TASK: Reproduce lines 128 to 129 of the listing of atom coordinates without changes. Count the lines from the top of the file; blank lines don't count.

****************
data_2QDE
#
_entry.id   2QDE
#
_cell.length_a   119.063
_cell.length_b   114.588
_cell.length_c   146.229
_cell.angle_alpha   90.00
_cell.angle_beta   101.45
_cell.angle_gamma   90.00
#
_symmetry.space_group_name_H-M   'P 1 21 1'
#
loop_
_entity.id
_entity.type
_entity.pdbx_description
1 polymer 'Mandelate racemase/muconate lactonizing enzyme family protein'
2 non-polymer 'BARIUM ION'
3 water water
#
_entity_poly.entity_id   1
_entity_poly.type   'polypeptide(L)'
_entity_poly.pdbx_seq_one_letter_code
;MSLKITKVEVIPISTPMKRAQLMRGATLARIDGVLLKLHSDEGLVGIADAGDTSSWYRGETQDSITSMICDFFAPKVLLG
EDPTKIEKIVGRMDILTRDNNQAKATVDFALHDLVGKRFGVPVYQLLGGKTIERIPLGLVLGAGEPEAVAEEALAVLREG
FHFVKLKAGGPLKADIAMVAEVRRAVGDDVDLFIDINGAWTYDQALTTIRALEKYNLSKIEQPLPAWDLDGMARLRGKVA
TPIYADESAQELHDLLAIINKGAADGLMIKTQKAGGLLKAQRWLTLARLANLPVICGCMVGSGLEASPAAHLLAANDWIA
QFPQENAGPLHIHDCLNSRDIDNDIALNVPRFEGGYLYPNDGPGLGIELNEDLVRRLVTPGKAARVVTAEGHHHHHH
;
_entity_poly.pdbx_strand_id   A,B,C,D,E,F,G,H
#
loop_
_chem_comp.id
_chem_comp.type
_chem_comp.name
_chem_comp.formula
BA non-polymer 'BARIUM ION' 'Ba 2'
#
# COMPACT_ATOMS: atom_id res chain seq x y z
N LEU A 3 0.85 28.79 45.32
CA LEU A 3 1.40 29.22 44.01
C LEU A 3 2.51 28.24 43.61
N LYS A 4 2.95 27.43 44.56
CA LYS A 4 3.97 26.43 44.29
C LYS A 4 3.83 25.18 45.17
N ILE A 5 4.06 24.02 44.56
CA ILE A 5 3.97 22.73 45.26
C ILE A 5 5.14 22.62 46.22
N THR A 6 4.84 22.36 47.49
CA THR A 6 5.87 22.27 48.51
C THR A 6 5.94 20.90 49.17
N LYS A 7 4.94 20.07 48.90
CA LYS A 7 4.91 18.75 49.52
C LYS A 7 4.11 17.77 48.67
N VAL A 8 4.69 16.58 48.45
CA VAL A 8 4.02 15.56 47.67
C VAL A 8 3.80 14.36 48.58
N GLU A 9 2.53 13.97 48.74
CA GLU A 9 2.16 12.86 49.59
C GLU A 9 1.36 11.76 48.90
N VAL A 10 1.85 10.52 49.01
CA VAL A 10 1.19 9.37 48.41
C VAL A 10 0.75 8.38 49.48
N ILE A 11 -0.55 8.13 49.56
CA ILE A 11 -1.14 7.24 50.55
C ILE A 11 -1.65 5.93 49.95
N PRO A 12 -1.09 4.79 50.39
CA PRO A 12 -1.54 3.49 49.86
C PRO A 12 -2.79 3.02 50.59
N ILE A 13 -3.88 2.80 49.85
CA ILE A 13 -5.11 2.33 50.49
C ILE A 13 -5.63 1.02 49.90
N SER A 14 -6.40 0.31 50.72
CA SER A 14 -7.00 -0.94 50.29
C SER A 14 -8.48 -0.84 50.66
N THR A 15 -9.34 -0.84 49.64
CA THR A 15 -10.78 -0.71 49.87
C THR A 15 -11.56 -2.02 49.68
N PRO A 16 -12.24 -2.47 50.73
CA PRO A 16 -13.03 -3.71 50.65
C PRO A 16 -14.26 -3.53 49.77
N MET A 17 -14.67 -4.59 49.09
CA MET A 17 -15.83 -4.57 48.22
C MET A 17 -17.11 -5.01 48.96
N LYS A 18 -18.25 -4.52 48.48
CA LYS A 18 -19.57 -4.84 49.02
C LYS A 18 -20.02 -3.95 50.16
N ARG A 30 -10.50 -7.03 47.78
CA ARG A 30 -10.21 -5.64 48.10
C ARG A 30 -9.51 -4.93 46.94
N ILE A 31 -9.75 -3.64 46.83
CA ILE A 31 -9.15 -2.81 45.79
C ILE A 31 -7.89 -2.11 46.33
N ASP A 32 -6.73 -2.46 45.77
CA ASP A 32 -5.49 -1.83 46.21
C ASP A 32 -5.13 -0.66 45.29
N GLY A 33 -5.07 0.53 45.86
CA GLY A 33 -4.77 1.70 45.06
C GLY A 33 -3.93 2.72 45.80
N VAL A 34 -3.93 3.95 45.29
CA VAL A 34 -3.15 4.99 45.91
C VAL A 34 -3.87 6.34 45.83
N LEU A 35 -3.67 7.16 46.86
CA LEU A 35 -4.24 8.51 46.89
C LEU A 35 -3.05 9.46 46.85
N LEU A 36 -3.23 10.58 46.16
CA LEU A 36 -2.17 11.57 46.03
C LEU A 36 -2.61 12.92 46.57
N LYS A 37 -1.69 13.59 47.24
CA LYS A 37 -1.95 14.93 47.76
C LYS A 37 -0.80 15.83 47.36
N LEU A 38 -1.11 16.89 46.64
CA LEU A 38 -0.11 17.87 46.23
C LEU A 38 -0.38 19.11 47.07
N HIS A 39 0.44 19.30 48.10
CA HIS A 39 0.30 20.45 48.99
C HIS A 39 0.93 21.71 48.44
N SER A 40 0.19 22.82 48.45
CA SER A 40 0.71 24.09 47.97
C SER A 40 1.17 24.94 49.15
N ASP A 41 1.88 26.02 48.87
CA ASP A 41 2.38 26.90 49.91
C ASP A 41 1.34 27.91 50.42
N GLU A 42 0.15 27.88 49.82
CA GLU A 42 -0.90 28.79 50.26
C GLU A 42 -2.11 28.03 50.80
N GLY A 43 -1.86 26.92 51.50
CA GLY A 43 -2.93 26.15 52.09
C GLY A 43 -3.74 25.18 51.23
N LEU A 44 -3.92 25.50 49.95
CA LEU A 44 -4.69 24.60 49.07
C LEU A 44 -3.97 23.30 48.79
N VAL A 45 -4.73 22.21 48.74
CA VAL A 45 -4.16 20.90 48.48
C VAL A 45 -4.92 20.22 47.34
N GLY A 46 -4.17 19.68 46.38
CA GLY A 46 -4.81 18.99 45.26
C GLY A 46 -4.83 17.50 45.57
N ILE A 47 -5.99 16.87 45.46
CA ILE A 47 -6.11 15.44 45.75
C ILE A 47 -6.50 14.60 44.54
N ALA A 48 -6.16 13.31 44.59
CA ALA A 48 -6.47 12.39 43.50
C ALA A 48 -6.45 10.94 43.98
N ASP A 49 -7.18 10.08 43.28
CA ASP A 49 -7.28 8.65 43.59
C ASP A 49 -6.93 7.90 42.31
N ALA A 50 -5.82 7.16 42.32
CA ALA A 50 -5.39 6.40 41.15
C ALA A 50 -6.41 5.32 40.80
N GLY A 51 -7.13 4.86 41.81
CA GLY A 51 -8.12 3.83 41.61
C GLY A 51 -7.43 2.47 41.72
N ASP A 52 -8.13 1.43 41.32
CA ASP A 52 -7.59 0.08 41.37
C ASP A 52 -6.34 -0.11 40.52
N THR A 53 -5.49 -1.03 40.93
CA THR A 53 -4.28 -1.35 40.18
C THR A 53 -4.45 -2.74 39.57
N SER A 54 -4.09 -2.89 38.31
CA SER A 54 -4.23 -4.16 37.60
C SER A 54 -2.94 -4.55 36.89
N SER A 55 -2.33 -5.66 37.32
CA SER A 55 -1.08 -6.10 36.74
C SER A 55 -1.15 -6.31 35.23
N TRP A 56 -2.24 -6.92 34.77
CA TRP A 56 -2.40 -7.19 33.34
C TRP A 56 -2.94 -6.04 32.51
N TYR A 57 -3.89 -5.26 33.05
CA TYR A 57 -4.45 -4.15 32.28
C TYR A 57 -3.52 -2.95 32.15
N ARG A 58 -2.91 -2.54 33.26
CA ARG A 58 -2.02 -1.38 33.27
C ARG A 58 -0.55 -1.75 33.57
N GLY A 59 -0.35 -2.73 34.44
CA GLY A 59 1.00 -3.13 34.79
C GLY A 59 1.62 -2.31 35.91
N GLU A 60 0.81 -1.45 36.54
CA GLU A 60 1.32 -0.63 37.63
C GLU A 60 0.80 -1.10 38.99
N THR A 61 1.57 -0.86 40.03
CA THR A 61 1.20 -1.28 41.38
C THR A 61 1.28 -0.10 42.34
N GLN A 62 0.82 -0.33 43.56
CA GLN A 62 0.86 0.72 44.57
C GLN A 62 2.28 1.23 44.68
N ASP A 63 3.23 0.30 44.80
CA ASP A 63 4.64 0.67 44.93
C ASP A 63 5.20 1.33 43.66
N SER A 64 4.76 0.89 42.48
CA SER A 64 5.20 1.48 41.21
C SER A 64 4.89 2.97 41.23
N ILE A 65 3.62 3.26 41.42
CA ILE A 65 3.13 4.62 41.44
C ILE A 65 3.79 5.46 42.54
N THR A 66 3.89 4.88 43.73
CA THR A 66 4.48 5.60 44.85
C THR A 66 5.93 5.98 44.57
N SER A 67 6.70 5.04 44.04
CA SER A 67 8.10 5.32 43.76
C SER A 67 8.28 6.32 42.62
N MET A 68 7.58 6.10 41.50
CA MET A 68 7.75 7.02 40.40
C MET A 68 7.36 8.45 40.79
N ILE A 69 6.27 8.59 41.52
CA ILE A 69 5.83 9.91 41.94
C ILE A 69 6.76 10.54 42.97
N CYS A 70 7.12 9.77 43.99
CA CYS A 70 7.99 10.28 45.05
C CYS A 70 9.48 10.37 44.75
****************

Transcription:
N GLY A 43 -1.86 26.92 51.50
CA GLY A 43 -2.93 26.15 52.09